racism

Lacy Hale

Updated story:

Organizers say they have postponed a counter-rally organized by local youth due to “previously unforeseen credible threats to the safety of our attendees and our community,” according to organizer Ariana Velasquez.

The “Rally for Equality and American Values” had previously been moved from a centrally located city park to the local college campus, which is further from downtown and is a weapon-free zone.

Earlier this week, the city issued a ban on masks and hoods, which Pikeville City Manager Donovan Blackburn described as stemming from online rumors that counter-protest groups could be coming into town with the intention of inciting riots.

Kevin Willis

Bowling Green is being visited this week by a musician, author, and speaker who talks to audiences about the impacts of hate and prejudice on society.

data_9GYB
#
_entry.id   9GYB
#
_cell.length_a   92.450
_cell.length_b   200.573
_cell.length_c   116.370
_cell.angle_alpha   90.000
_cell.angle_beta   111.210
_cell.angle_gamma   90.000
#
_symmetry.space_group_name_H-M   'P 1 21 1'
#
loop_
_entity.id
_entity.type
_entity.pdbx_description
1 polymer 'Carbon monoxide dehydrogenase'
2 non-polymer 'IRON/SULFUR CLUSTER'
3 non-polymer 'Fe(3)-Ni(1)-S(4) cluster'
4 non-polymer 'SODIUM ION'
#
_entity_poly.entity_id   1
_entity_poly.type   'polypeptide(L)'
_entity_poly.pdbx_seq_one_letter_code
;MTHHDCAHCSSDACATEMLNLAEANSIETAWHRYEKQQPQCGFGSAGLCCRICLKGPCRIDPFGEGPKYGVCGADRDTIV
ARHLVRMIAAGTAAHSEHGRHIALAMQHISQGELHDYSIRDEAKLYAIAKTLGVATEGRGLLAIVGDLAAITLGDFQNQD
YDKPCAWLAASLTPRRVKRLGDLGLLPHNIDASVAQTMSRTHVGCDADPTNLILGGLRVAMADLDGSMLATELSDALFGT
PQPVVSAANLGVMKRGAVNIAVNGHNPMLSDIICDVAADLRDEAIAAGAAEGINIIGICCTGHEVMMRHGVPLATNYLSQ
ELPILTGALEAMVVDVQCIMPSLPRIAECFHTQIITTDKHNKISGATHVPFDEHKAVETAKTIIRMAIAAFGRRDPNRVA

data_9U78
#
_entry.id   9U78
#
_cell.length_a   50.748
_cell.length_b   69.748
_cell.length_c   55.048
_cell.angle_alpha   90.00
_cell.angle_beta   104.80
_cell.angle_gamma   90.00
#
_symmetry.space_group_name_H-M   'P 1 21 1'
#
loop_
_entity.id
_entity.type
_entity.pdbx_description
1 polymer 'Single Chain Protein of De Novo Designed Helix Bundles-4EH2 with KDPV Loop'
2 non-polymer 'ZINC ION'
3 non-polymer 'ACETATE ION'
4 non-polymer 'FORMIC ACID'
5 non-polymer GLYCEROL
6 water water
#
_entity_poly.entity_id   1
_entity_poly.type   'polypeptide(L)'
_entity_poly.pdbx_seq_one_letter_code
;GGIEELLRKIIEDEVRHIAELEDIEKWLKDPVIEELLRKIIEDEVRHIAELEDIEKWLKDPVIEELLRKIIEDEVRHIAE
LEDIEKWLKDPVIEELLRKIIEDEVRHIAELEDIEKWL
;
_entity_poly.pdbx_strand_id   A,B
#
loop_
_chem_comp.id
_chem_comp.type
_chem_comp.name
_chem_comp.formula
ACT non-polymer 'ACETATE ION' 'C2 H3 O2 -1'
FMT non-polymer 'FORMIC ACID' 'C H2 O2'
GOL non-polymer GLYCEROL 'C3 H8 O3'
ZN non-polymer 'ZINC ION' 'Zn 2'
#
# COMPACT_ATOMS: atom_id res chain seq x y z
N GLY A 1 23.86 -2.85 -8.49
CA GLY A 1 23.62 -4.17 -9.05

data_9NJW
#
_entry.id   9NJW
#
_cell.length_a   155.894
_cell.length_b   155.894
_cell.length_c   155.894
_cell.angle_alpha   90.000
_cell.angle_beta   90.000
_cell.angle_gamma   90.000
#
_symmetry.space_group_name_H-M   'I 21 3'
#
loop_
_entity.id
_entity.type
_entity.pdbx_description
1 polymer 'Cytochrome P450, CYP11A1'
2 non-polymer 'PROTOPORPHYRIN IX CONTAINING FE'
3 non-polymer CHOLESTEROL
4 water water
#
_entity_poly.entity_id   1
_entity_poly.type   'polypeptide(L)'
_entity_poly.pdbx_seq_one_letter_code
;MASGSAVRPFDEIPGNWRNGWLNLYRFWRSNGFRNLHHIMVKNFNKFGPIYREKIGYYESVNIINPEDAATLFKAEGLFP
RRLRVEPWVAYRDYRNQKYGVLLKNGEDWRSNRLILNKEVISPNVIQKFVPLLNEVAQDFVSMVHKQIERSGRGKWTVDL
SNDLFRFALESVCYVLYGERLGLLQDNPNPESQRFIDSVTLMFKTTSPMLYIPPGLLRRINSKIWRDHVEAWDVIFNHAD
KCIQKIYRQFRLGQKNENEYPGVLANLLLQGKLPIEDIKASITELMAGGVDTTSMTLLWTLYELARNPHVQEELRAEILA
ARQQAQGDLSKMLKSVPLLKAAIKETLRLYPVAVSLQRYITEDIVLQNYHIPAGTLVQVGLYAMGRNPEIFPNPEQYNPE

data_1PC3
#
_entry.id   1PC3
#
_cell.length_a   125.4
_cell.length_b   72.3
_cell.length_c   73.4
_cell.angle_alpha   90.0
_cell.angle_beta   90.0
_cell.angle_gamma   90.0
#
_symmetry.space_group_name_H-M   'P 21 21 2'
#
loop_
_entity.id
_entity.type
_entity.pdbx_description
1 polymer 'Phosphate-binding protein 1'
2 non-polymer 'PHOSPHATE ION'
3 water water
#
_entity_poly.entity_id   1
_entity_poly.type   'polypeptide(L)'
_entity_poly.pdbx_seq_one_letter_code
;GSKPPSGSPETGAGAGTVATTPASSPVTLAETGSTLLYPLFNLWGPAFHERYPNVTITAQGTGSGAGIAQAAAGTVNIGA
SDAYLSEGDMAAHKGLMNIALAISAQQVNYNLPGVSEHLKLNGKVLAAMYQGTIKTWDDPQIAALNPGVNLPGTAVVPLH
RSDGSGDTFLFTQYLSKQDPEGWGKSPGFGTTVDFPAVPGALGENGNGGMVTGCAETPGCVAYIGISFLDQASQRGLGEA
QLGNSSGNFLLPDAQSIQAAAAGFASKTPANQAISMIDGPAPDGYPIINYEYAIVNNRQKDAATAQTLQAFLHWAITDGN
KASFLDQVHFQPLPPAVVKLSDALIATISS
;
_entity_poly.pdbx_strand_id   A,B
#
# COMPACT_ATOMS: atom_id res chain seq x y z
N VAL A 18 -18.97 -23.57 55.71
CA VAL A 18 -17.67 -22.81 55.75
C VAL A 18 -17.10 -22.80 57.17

Sam Marder knows that lesson all too well. When he was ten, he and his family were marched out of their town in Romania by the Nazis and eventually sent to a concentration camp in Ukraine.

Mr. Marder survived the ordeal, but his father didn't. After being freed from the camp after three and a half years, Marder grew up to become a professional violinist who continues to play to this day as a member of the Radio City Music Hall Orchestra in New York City.

In speaking with WKU Public Radio Thursday, Marder talked about the rise of hatred towards Jews he experienced in Romania during the lead up to World War II. He says his father believed the rumors about German barbarism towards Jews couldn't have been possible since the Germans were such a cultured people.

"One morning we got a knock on the door, and a soldier came in and told us to grab everything we could and go downstairs," Marder said. "When we came out we saw hundreds of people already lined up with sacks of whatever they could grab.”